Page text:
Why Are We Still Talking About Cloud Migration?

By: Pedro Soares

The topic of workload migration certainly isn’t new, but that doesn’t make it any less relevant. With or without public or private cloud scenarios, moving applications and other infrastructure components to cloud can be a complex, risky journey. Even so, cloud migration can drive huge value when it’s done right; for that reason, it’s a topic you’ll continue to see for quite some time as the adoption of different cloud models and runtimes increases.

Before I discuss how to migrate your workloads, let’s focus on the importance of knowing why you’re doing it. Understanding your main driver for a migration is crucial, not just because it will be the fundamental value piece in the business case for the project, but also because it will help you decide on the best migration approach for your unique needs. At this point, it’s possible to talk about known migration use cases or patterns — but to do so, it is essential that you understand your workload landscape. And because your application landscape most likely has more than one pattern to analyze, seeking out an expert opinion is a good first step.

For a consistent and reliable approach, here are some things to consider as part of your overall workload migration project.

Know your workloads

It’s likely that your application portfolio isn’t fully documented — at least, not to the level you need it to be to make informed decisions. Building on inaccurate data in the beginning can have disastrous results later on, so it’s important to prepare before you begin. If the appropriate information is not there, create it. Use discovery processes — preferably those that can build an information repository and keep it updated and consistent over time — as things will change during the migration process and you’ll often need to go back to the source to adjust and optimize decisions.

Plan, plan, plan

No real surprise here, I hope. The data source that the discovery processes build will be your best ally here, and the plan must be tied to that source in a way that can be adjusted if something changes. This is where the initial driver will have a significant role, providing additional pattern-based experience that can reduce risk and provide insights on what the end result might look like. For example, if your main driver is an application modernization initiative and you’re building new applications or components in “cloud native” mode, you’ll most likely be using a Platform as a Service (PaaS) cloud such as Kubernetes or ICp. This will give you great abstraction from the infrastructure needs, but data move will need special focus. Other common patterns are capacity burst (quick expansion), cloud-based high availability and disaster recovery. In such scenarios, you’ll be focused on stability to prevent disruption in application behavior, because code changes often aren’t included in the cost case.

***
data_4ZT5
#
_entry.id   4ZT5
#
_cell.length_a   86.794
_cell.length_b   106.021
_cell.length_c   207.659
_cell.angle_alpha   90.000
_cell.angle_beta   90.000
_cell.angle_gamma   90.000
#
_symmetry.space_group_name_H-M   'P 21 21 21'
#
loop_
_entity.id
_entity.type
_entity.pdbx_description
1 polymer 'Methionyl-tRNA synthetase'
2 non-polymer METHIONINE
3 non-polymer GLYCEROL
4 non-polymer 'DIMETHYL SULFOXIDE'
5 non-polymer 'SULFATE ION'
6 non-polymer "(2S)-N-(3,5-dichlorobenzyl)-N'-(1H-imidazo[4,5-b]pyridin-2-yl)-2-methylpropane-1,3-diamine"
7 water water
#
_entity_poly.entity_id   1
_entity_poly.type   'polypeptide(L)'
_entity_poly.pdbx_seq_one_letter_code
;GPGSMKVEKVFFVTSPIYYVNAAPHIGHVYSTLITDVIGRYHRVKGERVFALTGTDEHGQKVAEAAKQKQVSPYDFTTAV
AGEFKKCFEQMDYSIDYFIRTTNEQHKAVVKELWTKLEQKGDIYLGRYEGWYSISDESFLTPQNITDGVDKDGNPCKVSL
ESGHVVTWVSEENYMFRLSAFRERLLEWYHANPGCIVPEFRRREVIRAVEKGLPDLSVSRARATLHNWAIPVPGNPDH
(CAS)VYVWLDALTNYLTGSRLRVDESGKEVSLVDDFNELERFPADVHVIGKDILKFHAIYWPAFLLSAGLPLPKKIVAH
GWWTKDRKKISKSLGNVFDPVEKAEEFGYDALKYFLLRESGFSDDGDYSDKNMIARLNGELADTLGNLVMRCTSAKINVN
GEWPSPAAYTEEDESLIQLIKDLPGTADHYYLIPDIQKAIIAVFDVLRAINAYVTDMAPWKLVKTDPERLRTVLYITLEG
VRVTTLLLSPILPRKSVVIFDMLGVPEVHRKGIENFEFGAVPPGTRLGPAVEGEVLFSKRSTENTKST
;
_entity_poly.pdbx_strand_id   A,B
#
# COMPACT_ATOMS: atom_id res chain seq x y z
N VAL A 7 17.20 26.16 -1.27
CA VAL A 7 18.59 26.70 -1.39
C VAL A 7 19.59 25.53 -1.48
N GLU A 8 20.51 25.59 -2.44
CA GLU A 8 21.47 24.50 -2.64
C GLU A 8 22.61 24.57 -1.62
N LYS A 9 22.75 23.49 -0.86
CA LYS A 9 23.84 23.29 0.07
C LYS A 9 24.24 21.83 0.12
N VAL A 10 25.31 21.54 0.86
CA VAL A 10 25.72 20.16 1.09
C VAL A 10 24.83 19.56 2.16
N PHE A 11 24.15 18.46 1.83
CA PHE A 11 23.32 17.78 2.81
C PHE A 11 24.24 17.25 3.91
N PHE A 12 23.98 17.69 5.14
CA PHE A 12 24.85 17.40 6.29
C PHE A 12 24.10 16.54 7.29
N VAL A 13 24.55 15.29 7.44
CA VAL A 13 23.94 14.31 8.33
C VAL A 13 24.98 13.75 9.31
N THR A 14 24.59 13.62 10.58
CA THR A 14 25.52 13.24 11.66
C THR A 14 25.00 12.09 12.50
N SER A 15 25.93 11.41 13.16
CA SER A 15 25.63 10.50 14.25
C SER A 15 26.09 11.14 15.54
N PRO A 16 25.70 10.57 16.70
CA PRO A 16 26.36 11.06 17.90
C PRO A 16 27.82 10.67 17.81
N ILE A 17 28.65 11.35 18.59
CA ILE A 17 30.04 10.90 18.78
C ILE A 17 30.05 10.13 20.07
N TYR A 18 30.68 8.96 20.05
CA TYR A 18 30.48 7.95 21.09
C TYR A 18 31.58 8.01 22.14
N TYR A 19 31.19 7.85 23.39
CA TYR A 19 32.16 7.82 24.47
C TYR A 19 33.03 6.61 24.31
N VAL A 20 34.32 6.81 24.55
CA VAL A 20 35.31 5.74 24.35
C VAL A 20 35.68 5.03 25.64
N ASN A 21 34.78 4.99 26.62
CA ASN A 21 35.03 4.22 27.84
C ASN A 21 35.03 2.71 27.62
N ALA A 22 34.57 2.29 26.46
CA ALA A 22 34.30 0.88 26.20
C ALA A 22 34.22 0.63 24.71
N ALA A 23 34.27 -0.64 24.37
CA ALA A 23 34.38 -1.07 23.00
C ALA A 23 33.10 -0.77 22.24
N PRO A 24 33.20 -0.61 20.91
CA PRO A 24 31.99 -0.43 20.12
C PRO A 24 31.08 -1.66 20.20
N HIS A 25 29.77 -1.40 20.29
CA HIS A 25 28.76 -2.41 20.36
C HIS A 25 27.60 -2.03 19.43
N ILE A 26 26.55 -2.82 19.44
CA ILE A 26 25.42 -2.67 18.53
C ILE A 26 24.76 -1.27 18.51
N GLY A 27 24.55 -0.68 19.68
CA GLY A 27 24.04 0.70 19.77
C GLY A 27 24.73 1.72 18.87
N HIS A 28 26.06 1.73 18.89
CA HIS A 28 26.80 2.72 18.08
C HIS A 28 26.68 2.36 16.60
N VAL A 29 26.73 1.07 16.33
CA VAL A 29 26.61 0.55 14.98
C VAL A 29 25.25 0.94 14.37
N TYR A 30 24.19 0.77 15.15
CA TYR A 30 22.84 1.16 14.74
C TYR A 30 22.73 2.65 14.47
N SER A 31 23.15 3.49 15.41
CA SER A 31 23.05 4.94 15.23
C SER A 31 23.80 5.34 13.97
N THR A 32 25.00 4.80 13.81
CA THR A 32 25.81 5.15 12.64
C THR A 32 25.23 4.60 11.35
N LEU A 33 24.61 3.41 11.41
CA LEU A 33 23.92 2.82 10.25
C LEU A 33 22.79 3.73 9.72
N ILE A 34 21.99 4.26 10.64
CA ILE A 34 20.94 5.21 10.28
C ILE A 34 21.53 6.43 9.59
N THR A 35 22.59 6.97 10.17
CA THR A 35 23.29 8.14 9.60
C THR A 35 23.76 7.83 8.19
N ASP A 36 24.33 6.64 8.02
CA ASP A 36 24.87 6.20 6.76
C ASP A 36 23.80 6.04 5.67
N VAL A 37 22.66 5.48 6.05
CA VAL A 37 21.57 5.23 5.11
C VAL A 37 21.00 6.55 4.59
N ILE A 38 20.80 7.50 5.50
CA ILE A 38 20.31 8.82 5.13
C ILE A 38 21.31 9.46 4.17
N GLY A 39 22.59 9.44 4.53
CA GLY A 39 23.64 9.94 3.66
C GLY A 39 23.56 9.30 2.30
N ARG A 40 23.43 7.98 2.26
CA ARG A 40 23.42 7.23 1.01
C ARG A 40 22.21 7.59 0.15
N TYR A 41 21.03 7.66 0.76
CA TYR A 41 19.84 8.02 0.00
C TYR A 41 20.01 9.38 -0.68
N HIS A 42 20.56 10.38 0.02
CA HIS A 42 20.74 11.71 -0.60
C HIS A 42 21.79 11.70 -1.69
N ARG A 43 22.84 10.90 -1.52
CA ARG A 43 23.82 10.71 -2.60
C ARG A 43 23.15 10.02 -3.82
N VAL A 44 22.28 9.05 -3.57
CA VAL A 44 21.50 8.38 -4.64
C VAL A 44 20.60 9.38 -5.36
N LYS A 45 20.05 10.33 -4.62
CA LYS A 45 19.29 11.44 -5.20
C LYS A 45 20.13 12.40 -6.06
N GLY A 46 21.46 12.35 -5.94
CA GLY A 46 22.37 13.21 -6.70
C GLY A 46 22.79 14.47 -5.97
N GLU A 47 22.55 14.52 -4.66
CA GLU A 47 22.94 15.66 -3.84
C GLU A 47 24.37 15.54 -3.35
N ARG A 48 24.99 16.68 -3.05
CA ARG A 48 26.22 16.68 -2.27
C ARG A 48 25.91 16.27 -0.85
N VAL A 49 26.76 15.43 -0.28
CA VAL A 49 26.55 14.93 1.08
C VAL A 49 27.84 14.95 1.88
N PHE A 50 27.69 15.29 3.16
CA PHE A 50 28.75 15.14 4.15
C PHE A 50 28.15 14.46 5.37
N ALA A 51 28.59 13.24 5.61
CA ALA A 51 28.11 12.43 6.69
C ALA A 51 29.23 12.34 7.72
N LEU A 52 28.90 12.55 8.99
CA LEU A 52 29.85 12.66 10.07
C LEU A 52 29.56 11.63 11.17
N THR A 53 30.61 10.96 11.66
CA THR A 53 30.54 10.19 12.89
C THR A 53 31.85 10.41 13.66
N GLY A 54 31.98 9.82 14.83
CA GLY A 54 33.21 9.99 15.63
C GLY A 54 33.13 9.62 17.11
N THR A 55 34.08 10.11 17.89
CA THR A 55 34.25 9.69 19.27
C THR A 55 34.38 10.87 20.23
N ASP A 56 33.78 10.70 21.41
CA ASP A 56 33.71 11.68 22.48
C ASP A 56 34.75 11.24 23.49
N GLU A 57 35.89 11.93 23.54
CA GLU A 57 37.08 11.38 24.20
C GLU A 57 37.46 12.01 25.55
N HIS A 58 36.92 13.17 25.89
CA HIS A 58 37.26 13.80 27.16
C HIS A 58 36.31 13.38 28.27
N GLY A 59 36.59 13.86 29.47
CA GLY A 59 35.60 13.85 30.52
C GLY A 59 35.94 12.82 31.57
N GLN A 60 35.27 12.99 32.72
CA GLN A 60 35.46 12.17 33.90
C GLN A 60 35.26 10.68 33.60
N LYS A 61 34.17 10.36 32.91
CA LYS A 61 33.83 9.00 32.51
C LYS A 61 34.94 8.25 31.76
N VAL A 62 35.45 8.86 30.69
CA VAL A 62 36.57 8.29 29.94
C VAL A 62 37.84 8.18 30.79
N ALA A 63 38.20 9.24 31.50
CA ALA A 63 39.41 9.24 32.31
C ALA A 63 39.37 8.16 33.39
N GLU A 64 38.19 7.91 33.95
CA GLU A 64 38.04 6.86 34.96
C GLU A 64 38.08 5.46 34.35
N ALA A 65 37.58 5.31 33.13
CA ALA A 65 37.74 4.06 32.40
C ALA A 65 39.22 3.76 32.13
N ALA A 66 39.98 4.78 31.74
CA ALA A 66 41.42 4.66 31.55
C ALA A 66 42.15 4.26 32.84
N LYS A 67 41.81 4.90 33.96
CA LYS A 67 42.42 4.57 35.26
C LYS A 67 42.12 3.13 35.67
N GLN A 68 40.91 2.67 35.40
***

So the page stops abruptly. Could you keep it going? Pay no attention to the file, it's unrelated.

Execute accordingly

As your plan takes shape, your next hurdle is defining the mechanism for performing the actual migration. Keep in mind that this is usually an iterative process, with logical steps and rehearsals, and the migration unit planning will change before anything is physically moved. After that, there’s acceptance testing, application validation and eventually source cutoff to complete the move. The need for specific tooling will be significant if the level of transformation from source to target is high, and again, understanding the driver for moving is key. Final tool selection must be fit for purpose and will be different depending on the type of move.

All transformations will come with some risk and cost. Very high transformation needs will add complexity and risk, so the end benefits must be clear. It is usually better to make lots of smaller moves at a time and to select the best approach from the beginning, even before the assessment phase starts. The high-level strategy here is strong attention to detail at each individual step, while keeping your over-arching goals in mind. Migrating your workloads will only make sense if there is still value at the end of the road. Start your focused brainstorming with strategy specialists or check the IBM Cloud Garage. Ready to talk to an IBM expert? Schedule a consultation here.

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About The Author

Pedro Soares

Executive Architect, IBM

Pedro Soares is an Executive Architect working for IBM Global Technology Services. He's been creating IT solutions for more than 20 years, and mostly for IBM. Started as a Systems Engineer on Operating Systems and then moved to a more Network oriented perspective, then IT Systems Management, a bit of Security, and for the last... Read More